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3.6 Interpreting the SACK Option Connected: An Internet Encyclopedia
3.6 Interpreting the SACK Option

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3.6 Interpreting the SACK Option

3.6 Interpreting the SACK Option

The data transmitter is assumed to have a retransmission queue that contains the segments that have been transmitted but not yet acknowledged, in sequence-number order. If the data transmitter performs re-packetization before retransmission, the block boundaries in a SACK option that it receives may not fall on boundaries of segments in the retransmission queue; however, this does not pose a serious difficulty for the transmitter.

Let us suppose that for each segment in the retransmission queue there is a (new) flag bit "ACK'd", to be used to indicate that this particular segment has been entirely acknowledged. When a segment is first transmitted, it will be entered into the retransmission queue with its ACK'd bit off. If the ACK'd bit is subsequently turned on (as the result of processing a received SACK option), the data transmitter will skip this segment during any later retransmission. However, the segment will not be dequeued and its buffer freed until the left window edge is advanced over it.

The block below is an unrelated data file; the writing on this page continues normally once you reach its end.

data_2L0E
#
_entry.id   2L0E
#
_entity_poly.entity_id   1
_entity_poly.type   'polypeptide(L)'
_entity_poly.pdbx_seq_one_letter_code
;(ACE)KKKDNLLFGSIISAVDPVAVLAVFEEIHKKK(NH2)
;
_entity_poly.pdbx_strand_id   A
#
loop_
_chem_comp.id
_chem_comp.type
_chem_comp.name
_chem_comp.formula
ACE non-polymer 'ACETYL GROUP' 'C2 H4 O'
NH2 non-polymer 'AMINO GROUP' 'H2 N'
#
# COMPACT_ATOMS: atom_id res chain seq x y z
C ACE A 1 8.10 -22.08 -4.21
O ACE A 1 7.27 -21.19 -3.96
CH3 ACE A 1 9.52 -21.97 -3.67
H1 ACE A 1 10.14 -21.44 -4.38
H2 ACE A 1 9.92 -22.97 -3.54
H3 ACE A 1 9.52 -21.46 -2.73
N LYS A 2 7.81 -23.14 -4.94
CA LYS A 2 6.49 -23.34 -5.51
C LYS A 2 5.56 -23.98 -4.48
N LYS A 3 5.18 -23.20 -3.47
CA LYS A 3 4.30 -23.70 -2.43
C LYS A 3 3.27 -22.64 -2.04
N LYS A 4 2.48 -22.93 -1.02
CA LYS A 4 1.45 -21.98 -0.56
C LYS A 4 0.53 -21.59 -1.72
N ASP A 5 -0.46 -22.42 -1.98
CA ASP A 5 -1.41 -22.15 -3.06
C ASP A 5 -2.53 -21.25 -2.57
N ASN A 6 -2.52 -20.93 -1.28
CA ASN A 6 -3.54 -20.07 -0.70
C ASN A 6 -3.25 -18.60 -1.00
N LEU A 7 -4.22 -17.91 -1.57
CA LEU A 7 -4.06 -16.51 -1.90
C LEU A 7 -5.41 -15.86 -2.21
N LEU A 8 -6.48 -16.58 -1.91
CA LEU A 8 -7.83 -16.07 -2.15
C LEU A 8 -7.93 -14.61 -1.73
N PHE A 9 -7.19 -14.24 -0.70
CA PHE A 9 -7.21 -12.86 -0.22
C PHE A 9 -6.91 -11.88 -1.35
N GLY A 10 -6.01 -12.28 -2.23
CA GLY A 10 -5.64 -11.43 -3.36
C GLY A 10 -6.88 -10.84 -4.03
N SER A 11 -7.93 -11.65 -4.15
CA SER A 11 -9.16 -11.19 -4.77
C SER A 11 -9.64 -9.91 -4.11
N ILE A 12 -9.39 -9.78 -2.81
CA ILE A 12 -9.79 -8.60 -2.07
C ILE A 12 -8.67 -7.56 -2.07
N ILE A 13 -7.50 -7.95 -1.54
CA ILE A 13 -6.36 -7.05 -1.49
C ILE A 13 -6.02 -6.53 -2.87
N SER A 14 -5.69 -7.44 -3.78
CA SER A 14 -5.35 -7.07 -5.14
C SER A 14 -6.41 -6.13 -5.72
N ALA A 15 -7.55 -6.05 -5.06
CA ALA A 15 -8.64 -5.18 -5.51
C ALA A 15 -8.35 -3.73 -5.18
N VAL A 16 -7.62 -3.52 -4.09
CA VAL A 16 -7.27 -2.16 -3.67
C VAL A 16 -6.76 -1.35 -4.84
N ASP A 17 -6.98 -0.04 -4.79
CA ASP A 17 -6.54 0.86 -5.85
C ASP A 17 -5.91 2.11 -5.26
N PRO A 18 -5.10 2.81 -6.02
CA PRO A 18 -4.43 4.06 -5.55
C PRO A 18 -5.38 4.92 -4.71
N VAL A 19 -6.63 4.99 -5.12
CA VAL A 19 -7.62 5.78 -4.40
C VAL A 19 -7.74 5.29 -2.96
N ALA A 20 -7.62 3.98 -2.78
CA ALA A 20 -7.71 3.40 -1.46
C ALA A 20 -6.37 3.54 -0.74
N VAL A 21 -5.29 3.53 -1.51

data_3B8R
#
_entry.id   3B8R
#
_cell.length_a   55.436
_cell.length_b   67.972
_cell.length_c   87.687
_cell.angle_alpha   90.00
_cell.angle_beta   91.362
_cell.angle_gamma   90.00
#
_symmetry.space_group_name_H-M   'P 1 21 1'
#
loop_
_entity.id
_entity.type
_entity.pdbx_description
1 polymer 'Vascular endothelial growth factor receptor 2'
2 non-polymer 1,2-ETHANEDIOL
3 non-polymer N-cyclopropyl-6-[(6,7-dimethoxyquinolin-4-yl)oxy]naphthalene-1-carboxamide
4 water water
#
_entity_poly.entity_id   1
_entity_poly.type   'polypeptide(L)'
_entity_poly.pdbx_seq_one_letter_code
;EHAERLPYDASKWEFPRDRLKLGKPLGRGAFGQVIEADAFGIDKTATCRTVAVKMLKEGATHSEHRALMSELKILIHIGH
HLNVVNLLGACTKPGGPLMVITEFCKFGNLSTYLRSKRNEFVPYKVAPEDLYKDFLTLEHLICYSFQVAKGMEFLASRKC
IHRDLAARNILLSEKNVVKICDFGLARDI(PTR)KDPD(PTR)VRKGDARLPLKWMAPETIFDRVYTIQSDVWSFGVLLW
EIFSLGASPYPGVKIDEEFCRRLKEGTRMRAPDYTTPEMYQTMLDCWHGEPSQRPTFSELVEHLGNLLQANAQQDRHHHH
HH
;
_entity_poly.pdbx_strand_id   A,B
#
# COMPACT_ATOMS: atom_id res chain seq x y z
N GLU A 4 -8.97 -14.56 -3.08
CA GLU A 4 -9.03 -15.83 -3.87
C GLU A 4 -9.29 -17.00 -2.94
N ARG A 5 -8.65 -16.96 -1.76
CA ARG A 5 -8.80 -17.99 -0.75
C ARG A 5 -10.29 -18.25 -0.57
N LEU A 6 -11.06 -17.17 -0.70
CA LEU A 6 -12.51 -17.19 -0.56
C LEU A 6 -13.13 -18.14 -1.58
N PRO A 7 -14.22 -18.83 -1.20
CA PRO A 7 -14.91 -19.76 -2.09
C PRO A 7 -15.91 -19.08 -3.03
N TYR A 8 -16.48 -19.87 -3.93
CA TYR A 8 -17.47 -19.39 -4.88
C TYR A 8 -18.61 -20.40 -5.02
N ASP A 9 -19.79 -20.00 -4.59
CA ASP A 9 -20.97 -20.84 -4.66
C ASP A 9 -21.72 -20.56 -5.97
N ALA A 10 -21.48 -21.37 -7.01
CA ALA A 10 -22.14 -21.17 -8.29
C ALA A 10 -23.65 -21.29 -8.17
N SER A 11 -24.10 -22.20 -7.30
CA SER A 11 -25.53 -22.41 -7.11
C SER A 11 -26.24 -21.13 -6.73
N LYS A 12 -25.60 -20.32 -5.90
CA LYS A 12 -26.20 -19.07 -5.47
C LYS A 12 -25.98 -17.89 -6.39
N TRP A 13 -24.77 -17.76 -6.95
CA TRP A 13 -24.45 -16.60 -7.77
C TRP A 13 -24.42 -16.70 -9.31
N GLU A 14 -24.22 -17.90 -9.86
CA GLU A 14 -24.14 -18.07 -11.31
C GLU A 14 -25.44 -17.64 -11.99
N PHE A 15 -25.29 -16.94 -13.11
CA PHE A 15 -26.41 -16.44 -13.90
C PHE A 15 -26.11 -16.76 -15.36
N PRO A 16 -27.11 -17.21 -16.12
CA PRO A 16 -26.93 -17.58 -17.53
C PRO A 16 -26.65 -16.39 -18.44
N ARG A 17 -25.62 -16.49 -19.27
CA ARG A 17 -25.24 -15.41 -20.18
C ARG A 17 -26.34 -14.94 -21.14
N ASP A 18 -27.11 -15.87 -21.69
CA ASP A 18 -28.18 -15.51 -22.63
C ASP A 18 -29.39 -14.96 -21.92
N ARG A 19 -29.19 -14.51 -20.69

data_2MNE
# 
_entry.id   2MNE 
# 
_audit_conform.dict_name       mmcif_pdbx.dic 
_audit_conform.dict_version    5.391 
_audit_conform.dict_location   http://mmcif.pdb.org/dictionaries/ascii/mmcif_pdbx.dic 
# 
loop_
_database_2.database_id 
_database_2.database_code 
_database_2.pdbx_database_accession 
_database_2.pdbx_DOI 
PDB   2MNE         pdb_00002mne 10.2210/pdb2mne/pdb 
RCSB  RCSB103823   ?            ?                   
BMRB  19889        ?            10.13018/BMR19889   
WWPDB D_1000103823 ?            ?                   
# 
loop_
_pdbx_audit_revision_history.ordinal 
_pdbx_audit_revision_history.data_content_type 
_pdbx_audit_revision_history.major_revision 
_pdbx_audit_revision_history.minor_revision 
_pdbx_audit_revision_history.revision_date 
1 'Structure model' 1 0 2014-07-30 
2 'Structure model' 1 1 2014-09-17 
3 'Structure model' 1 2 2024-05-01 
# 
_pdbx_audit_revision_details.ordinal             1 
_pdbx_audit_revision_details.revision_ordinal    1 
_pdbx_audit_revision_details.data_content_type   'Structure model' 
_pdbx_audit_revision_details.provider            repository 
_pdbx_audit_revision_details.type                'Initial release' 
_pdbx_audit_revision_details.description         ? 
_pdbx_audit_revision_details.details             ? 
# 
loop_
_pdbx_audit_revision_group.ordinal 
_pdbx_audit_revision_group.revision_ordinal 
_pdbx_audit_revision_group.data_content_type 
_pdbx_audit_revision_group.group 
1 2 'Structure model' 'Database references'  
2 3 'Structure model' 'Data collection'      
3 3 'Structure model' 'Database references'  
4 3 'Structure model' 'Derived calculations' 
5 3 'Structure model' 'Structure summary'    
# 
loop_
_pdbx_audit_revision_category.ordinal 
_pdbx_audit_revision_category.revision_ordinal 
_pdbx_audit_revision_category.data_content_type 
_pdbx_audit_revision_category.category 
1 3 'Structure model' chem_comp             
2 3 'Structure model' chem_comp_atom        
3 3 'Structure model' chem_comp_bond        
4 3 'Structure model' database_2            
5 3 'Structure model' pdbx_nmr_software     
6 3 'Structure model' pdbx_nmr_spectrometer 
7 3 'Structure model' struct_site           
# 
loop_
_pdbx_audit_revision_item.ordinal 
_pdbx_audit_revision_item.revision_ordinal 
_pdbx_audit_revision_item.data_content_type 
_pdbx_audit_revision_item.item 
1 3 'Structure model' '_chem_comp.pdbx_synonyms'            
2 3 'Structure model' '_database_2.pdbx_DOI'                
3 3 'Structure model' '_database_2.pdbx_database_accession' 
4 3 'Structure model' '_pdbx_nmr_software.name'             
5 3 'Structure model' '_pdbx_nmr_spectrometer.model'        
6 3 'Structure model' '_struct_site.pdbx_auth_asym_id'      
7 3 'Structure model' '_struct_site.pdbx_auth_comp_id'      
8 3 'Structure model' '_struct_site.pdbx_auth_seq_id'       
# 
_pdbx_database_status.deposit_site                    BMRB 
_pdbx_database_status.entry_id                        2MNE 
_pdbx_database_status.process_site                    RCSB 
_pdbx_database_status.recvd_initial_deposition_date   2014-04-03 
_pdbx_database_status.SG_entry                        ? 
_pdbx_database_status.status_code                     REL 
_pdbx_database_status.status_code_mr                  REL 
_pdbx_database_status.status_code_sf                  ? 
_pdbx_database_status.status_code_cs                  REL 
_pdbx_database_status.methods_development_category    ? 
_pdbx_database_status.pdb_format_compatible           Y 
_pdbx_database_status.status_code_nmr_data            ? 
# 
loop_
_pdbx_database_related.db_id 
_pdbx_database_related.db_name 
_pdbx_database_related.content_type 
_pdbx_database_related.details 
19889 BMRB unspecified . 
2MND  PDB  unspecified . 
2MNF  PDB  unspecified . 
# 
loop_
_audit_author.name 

When an acknowledgment segment arrives containing a SACK option, the data transmitter will turn on the ACK'd bits for segments that have been selectively acknowleged. More specifically, for each block in the SACK option, the data transmitter will turn on the ACK'd flags for all segments in the retransmission queue that are wholly contained within that block. This requires straightforward sequence number comparisons.


Next: 4. TCP ECHO OPTIONS

Connected: An Internet Encyclopedia
3.6 Interpreting the SACK Option

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